Guess What?

Posted by: Andee / Category: , , , ,

This is so serious that I had to lighten it up a little...


Forgive me, I am more than a little angry right now. Maybe angry isn't the right word to choose... hurt, offended, and betrayed come to mind. Those fit.

For those who don't know a lot about my Mom's childhood, I am going to explain the way she grew up. Her father was a drinker... a heavy drinker. He went to the bars and wasted a lot of time and money chasing the buzz. The day my Mom was born, he stopped drinking cold turkey. You can imagine how much of a change that must have been for my grandmother. She had a newborn baby girl, and a husband who wasn't exactly the man she married.

I want to throw in that I only once caught a glimpse of grandpa's temper. He treated his grandkids like we were gifts from God. We got everything we asked for, and he never once touched a hair on our heads. Both of my grandparents spoiled us rotten. It was weird seeing one side of him, and then hearing, years and years later, how horrible he was to his family. I don't feel like I know him well at all... I only know what he decided to share with me. A cookie-cutter, white-washed version of the truth... sound familiar?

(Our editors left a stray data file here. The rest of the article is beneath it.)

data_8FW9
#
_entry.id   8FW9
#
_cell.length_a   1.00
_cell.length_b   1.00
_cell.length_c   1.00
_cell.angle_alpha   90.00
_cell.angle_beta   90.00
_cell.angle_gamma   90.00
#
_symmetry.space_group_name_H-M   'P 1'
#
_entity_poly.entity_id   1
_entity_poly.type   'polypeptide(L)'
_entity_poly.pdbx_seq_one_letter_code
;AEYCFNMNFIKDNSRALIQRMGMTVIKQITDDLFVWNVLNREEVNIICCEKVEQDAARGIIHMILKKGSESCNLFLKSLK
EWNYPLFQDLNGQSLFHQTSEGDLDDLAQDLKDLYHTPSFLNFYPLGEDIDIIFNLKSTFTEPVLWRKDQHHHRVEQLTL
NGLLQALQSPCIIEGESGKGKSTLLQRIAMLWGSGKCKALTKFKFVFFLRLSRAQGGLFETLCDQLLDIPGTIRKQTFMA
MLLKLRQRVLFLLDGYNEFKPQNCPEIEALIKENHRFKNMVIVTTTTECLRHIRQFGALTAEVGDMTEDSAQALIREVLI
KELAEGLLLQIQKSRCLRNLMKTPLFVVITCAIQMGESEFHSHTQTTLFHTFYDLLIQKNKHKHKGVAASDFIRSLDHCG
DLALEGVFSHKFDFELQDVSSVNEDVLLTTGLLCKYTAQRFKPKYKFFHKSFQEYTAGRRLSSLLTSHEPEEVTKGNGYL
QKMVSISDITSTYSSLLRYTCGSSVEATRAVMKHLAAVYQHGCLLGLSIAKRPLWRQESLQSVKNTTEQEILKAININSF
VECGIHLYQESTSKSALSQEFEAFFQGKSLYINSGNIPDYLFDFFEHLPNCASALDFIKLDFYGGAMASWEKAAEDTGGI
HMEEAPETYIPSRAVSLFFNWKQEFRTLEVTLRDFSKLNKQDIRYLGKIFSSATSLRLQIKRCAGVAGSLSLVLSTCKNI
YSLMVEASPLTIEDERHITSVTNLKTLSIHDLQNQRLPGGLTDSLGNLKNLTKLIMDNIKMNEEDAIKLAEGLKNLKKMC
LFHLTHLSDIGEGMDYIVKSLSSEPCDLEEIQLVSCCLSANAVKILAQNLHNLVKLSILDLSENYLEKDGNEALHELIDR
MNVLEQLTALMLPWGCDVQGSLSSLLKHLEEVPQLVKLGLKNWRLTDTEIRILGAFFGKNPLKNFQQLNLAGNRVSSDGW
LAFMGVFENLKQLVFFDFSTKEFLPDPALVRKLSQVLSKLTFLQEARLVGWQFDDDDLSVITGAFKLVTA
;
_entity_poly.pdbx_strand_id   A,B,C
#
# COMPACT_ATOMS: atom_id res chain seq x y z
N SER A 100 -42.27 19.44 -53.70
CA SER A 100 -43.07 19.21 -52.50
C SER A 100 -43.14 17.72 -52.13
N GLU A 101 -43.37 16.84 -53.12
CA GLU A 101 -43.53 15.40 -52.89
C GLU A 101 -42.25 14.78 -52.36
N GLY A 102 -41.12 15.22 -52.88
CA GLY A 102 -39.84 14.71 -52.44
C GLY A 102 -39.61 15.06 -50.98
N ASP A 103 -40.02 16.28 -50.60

When he stopped drinking, he also took up the LDS Church and started telling everyone in the house that they had to attend church or be kicked out of the house. This included my grandmother who didn't care for the church at all. I was very close to her, and we had a tight bond. She knew the whole thing was ridiculous, without the information I have right now... she knew it.

Another little tidbit is that both of my Grandfathers were heavy drinkers that turned to the church when they decided to get clean. They both went from one extreme to the other... and quickly. It's strange.

Grandpa got more and more abusive as he became more and more active. I am not saying the church made him abusive. He did this on his own. I *am* saying that the church gave him reasons to be abusive. They never would have told him to throw his wife down the stairs if he caught her with a coffee pot, but they would have told him to deal with the coffee pot because he was a priesthood holder and the home and the family were under his rule. We all know this much to be true... especially in the 60's and 70's.

Grandpa learned about gender roles in the church and took it to the extreme. My Grandmother, Mom, and her sister did all the housework. ALL of it. They cooked, cleaned, prepared things for company, did the wash... you name it. They were also expected to help out with chores outside. They had horses, so there were lots of things that needed to be done.